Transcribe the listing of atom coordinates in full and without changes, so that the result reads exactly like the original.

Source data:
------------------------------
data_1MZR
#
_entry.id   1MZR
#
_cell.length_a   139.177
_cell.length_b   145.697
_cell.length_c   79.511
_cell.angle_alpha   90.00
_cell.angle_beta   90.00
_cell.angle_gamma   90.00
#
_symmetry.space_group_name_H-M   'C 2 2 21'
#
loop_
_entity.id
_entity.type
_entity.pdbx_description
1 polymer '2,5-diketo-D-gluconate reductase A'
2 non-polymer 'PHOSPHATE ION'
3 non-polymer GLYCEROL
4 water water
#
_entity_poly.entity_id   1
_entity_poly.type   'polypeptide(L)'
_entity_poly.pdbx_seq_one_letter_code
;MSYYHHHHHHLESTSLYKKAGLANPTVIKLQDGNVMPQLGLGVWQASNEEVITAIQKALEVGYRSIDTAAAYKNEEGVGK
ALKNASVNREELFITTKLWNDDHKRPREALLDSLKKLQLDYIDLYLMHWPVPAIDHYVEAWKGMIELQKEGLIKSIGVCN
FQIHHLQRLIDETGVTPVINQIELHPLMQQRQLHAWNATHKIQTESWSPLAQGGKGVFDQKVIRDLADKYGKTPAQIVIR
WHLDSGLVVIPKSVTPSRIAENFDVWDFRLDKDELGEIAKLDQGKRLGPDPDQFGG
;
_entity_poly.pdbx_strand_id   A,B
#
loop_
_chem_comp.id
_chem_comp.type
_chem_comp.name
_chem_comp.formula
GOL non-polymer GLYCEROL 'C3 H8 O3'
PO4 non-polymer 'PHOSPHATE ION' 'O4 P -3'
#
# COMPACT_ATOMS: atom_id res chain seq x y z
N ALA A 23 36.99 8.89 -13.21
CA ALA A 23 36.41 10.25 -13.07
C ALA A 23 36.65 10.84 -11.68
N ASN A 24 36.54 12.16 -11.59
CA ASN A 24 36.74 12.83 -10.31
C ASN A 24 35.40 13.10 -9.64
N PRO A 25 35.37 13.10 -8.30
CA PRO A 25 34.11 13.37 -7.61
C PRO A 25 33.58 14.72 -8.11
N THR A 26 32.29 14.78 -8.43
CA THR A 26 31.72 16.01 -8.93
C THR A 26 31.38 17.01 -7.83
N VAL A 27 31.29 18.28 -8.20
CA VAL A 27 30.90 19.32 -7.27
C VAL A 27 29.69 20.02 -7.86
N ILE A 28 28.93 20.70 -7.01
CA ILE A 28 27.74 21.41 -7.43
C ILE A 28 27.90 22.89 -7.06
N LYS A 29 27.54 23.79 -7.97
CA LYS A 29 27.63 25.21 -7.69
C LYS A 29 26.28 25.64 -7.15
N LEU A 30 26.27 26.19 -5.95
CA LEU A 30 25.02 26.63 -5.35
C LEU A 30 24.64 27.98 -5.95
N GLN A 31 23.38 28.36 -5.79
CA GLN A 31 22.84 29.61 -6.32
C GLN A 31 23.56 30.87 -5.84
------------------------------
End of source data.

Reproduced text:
data_1MZR
#
_entry.id   1MZR
#
_cell.length_a   139.177
_cell.length_b   145.697
_cell.length_c   79.511
_cell.angle_alpha   90.00
_cell.angle_beta   90.00
_cell.angle_gamma   90.00
#
_symmetry.space_group_name_H-M   'C 2 2 21'
#
loop_
_entity.id
_entity.type
_entity.pdbx_description
1 polymer '2,5-diketo-D-gluconate reductase A'
2 non-polymer 'PHOSPHATE ION'
3 non-polymer GLYCEROL
4 water water
#
_entity_poly.entity_id   1
_entity_poly.type   'polypeptide(L)'
_entity_poly.pdbx_seq_one_letter_code
;MSYYHHHHHHLESTSLYKKAGLANPTVIKLQDGNVMPQLGLGVWQASNEEVITAIQKALEVGYRSIDTAAAYKNEEGVGK
ALKNASVNREELFITTKLWNDDHKRPREALLDSLKKLQLDYIDLYLMHWPVPAIDHYVEAWKGMIELQKEGLIKSIGVCN
FQIHHLQRLIDETGVTPVINQIELHPLMQQRQLHAWNATHKIQTESWSPLAQGGKGVFDQKVIRDLADKYGKTPAQIVIR
WHLDSGLVVIPKSVTPSRIAENFDVWDFRLDKDELGEIAKLDQGKRLGPDPDQFGG
;
_entity_poly.pdbx_strand_id   A,B
#
loop_
_chem_comp.id
_chem_comp.type
_chem_comp.name
_chem_comp.formula
GOL non-polymer GLYCEROL 'C3 H8 O3'
PO4 non-polymer 'PHOSPHATE ION' 'O4 P -3'
#
# COMPACT_ATOMS: atom_id res chain seq x y z
N ALA A 23 36.99 8.89 -13.21
CA ALA A 23 36.41 10.25 -13.07
C ALA A 23 36.65 10.84 -11.68
N ASN A 24 36.54 12.16 -11.59
CA ASN A 24 36.74 12.83 -10.31
C ASN A 24 35.40 13.10 -9.64
N PRO A 25 35.37 13.10 -8.30
CA PRO A 25 34.11 13.37 -7.61
C PRO A 25 33.58 14.72 -8.11
N THR A 26 32.29 14.78 -8.43
CA THR A 26 31.72 16.01 -8.93
C THR A 26 31.38 17.01 -7.83
N VAL A 27 31.29 18.28 -8.20
CA VAL A 27 30.90 19.32 -7.27
C VAL A 27 29.69 20.02 -7.86
N ILE A 28 28.93 20.70 -7.01
CA ILE A 28 27.74 21.41 -7.43
C ILE A 28 27.90 22.89 -7.06
N LYS A 29 27.54 23.79 -7.97
CA LYS A 29 27.63 25.21 -7.69
C LYS A 29 26.28 25.64 -7.15
N LEU A 30 26.27 26.19 -5.95
CA LEU A 30 25.02 26.63 -5.35
C LEU A 30 24.64 27.98 -5.95
N GLN A 31 23.38 28.36 -5.79
CA GLN A 31 22.84 29.61 -6.32
C GLN A 31 23.56 30.87 -5.84